The music hackathon with ocean sounds
The ocean is full of sounds. Animals of all kinds, from small crabs to the largest whales produce a variety of sounds and use them for their communication. However, humans are increasingly interfering with the acoustic world underwater and disturb the marine animals with underwater noise. More than 90 percent of all commercial goods worldwide are transported by ship. We are increasingly obtaining our raw materials and energy from the sea. All the required technologies generate enormous sound emissions - in other words, a deafening noise underwater.
We have compiled a selection of underwater sounds for you and invite you to take part in a creative competition. Under the motto #YourOceanSound, use these recordings to create musical pieces that highlight the beauty and diversity of animal sounds or show how distressing and disturbing human noise sources are. The compiled underwater recordings include whale songs or ship noise, for example. Mix the ocean sounds with your own creations or generate completely new compositions mixed with underwater noise - there are no limits to your creativity. The important thing is that the underwater sounds are a present part of the composition!
The collection includes underwater sounds of the following categories, which can be filtered by:
Bioacoustic recordings, Soundscapes, Anthropogenic noise.
The competition is closed. You can find the winners here >>
|Henrik von Coler has been head of the Electronic Studio at TU Berlin since 2015. His focus includes methods for sound analysis and synthesis as well as experimental electronic music. In his compositions and performances, he combines analog sound compositions with current digital techniques and spatial sound. The Electronic Orchestra Charlottenburg, which he founded, explores the possibilities of this combination in a larger ensemble.|
Dominik Eulberg has been an internationally active musician for more than 25 years, and is a passionate nature lover and studied biologist at heart. He has received numerous awards for his work, such as the German Record Critics' Prize, was voted as Music Producer of the Year by trade magazines and regularly occupies top positions in the DJ category. With his last album "Mannigfaltig", which thematically dealt with biodiversity, he made it into the German charts. Due to his commitment, he was recently nominated for the German Environmental Media Award.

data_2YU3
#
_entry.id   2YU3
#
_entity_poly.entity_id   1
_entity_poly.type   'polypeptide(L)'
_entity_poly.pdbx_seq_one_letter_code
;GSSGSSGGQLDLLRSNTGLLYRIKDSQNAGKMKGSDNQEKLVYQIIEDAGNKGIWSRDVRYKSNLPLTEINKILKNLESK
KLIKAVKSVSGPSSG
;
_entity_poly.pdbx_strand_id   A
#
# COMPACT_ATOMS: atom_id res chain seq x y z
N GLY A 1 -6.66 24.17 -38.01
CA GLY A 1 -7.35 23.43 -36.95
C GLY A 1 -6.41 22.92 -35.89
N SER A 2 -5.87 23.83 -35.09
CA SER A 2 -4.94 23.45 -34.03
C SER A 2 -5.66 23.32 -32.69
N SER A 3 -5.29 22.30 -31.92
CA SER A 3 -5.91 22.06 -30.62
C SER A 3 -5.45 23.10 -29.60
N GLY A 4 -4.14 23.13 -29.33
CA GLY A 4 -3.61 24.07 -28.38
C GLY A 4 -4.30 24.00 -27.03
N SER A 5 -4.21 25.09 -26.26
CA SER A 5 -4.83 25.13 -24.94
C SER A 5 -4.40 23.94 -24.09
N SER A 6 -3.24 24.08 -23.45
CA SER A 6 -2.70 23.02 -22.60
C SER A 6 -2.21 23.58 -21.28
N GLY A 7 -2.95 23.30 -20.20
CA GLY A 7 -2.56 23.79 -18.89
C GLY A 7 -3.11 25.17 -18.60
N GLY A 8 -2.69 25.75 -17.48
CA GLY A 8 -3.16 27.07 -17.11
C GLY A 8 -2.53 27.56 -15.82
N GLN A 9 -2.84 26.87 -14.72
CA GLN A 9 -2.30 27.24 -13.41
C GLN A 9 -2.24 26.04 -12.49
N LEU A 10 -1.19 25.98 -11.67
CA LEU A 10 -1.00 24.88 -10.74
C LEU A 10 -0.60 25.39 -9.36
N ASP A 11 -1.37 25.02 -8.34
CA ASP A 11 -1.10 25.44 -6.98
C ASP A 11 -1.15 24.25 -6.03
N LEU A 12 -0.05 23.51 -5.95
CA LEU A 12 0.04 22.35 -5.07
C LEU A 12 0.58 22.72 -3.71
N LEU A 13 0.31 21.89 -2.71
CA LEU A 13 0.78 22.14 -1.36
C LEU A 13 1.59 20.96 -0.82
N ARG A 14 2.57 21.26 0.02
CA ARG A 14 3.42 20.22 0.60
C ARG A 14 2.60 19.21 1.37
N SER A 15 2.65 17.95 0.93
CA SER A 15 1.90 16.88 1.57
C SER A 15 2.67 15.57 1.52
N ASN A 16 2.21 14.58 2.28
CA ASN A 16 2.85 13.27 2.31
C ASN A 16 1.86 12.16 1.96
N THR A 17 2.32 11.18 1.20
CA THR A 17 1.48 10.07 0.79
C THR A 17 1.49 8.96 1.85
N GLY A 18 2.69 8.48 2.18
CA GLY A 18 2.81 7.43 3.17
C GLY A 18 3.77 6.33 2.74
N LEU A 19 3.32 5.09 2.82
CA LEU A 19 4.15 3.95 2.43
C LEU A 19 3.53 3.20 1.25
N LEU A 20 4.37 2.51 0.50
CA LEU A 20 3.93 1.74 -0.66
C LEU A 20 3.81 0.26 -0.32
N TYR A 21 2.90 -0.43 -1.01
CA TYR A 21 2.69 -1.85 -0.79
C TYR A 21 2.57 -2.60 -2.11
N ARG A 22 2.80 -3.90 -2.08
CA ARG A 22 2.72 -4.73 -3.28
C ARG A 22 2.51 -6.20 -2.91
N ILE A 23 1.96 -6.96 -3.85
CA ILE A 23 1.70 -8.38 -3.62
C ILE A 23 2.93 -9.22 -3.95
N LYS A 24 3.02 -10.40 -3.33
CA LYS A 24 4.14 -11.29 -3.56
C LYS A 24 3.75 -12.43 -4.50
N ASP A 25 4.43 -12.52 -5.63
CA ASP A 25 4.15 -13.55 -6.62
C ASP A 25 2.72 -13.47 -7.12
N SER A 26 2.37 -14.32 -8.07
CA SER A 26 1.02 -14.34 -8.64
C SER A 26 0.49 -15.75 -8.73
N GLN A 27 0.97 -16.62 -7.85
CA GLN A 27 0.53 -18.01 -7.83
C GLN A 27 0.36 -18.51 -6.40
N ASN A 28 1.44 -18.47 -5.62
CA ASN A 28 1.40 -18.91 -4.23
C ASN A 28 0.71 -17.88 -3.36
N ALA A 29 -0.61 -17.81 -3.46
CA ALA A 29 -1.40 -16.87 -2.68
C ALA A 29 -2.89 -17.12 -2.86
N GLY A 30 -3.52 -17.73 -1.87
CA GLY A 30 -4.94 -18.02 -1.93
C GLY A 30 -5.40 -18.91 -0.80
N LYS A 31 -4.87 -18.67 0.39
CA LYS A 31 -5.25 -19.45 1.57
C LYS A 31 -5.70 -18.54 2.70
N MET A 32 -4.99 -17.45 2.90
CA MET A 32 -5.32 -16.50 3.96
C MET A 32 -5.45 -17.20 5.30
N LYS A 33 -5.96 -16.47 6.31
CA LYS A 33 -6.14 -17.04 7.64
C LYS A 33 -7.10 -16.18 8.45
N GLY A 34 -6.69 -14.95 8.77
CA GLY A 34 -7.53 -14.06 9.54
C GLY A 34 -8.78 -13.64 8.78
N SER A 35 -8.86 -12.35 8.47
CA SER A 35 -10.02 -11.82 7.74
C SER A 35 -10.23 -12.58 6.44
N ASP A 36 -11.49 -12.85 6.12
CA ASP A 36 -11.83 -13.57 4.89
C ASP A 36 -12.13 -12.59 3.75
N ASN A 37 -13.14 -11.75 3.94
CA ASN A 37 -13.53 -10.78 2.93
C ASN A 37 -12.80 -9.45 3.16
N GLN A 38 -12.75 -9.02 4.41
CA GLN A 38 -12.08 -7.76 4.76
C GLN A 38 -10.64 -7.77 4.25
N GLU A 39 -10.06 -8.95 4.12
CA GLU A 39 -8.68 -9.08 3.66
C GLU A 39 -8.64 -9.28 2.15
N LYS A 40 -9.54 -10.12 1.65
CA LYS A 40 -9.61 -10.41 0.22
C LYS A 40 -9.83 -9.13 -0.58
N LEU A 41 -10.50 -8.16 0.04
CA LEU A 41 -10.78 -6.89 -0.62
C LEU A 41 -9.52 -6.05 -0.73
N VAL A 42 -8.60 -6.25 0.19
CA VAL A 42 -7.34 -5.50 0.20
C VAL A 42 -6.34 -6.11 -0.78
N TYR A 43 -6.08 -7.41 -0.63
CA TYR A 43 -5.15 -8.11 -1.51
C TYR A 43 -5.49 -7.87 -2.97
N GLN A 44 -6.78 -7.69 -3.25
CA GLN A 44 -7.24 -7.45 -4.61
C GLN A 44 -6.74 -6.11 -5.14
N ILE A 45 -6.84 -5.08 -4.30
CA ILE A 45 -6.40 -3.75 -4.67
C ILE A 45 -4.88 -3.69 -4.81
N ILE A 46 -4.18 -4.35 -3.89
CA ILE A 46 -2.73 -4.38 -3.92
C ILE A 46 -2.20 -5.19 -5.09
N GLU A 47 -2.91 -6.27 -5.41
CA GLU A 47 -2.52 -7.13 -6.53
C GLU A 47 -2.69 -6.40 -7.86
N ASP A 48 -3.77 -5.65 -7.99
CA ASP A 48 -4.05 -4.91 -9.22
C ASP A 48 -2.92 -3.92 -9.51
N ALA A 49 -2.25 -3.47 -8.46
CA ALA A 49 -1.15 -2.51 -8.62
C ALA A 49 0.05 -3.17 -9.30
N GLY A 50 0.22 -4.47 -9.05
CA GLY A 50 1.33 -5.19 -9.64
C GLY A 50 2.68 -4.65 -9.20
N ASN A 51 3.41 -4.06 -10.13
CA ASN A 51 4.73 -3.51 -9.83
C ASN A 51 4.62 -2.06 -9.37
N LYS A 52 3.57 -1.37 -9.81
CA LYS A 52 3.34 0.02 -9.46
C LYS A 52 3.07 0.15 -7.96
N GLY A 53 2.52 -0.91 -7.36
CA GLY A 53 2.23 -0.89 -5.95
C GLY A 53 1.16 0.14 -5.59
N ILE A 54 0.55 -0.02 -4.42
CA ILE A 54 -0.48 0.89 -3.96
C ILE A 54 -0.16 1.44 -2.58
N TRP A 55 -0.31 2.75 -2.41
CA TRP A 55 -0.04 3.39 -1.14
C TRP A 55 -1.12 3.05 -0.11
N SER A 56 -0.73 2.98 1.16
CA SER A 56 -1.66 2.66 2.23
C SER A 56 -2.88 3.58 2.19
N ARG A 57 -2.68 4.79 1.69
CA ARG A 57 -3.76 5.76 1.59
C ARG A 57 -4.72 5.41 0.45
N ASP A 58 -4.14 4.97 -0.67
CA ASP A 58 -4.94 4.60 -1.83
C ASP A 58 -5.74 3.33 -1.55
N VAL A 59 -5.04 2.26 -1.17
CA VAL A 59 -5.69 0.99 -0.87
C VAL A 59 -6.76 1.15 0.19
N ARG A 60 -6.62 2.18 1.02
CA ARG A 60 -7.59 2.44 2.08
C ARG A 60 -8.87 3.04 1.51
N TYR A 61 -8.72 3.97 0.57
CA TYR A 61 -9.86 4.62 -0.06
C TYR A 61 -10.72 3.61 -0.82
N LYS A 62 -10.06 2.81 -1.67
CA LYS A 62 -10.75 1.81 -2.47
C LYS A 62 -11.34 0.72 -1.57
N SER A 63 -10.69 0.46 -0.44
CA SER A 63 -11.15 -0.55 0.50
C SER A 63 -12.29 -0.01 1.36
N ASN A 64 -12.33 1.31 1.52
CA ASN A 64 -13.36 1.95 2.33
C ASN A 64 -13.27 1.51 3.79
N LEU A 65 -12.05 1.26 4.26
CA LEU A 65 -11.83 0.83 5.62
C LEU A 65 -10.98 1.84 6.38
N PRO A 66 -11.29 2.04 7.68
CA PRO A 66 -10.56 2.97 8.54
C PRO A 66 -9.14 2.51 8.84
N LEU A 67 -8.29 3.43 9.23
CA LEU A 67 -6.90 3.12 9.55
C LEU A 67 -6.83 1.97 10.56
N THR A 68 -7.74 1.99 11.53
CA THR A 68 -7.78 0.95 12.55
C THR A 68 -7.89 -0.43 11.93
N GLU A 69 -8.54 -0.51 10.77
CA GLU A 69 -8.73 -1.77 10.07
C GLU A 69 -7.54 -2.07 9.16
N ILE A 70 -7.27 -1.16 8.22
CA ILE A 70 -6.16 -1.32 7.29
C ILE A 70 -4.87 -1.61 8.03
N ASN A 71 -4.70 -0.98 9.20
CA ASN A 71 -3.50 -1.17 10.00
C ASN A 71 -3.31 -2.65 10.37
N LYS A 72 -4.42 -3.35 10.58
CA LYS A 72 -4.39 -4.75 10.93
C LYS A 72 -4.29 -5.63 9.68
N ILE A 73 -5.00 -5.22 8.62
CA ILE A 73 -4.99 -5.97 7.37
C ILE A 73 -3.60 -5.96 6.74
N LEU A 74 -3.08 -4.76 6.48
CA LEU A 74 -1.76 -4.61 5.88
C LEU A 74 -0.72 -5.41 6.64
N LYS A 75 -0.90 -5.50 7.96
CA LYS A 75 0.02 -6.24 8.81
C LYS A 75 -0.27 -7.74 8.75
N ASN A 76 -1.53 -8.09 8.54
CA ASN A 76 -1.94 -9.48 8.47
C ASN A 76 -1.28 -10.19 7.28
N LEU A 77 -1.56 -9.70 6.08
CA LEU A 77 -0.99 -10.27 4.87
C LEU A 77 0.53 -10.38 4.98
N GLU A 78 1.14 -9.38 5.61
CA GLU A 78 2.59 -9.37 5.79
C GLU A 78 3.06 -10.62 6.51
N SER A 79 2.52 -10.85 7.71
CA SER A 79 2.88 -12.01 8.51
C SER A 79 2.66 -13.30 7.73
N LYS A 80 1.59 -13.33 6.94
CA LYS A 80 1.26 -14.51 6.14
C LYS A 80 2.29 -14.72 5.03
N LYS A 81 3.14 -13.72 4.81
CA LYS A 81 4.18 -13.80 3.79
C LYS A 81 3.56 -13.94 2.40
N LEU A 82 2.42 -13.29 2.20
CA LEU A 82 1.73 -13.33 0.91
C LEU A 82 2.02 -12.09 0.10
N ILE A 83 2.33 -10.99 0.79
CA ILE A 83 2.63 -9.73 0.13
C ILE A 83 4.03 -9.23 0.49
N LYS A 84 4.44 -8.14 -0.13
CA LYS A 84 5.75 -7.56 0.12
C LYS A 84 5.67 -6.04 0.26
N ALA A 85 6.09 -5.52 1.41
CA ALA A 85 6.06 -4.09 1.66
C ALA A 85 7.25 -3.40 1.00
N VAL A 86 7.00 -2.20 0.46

|Helen Rößler is a bioacoustician specialized in the acoustic communication and behavior of marine mammals and birds. Since 2018 she is a PhD student in the project "Hearing in Penguins" at the German Oceanographic Museum in Stralsund.|
|Felipe Sánchez Luna is a creative director, sound designer and creative coder in the field of music, interactive experiences and digital art. He has been a professional artist since 2013 and co-founded the studio kling klang klong dedicated to creating experiences through sound. He is also a lecturer in music design, creative coding and interactive experiences throughout Germany.|
|Kenneth Sørensen is a bioacoustician specialized in various aspects of underwater hearing. Since 2018, he is a PhD student in the project "Hearing in Penguins" at the University of Southern Denmark in Odense.|
David Ziegler is head of the scientific variety show Glitzern & Denken at the Museum für Naturkunde Berlin and has been involved in various science and environmental communication and participation projects. He is particularly interested in the interfaces between science, art, society and politics. He also is a passionate musician and spends his time on small stages with the electronic live band QUENTZ whenever his professional commitments allow.
Conditions of participation:
The Museum für Naturkunde Berlin is the organizer of the hackathon Your Ocean Sound. The hackathon is part of the project Hearing in Penguins and will take place from 12.03.2021 to 05.04.2021. One file per person is allowed to be submitted for the competition. The file must be uploaded in MP3 format and must not exceed a maximum size of 20 MB and 10 minutes. The composition must include at least one recording of the underwater sounds provided. Participation confirms that the composition, with the exception of the audio recording provided, is your own work. Submitted compositions will be published under a CC BY-ND license on Lautes Meer - Meereslaute and at a later date on the Museum's data portal. This means that the compositions may be used for public relation work, documentation purposes and by the general public under the specified license after the hackathon has ended (see https://creativecommons.org/licenses).
A total of three winners will be selected by a qualified jury (see above) and announced on 04/26/2021 during the next Mediasphere Meetup, hosted by Mediasphere For Nature, the digital media application lab at MfN. The winners will receive a surprise package from the Museum für Naturkunde Berlin and will be announced via the museum's social media channels. The Hearing in Penguins project will award attractive prize money to the top 3 entries. The winners will receive the following prizes:
1st place: 500€
2nd place: 300€
3rd place: 200€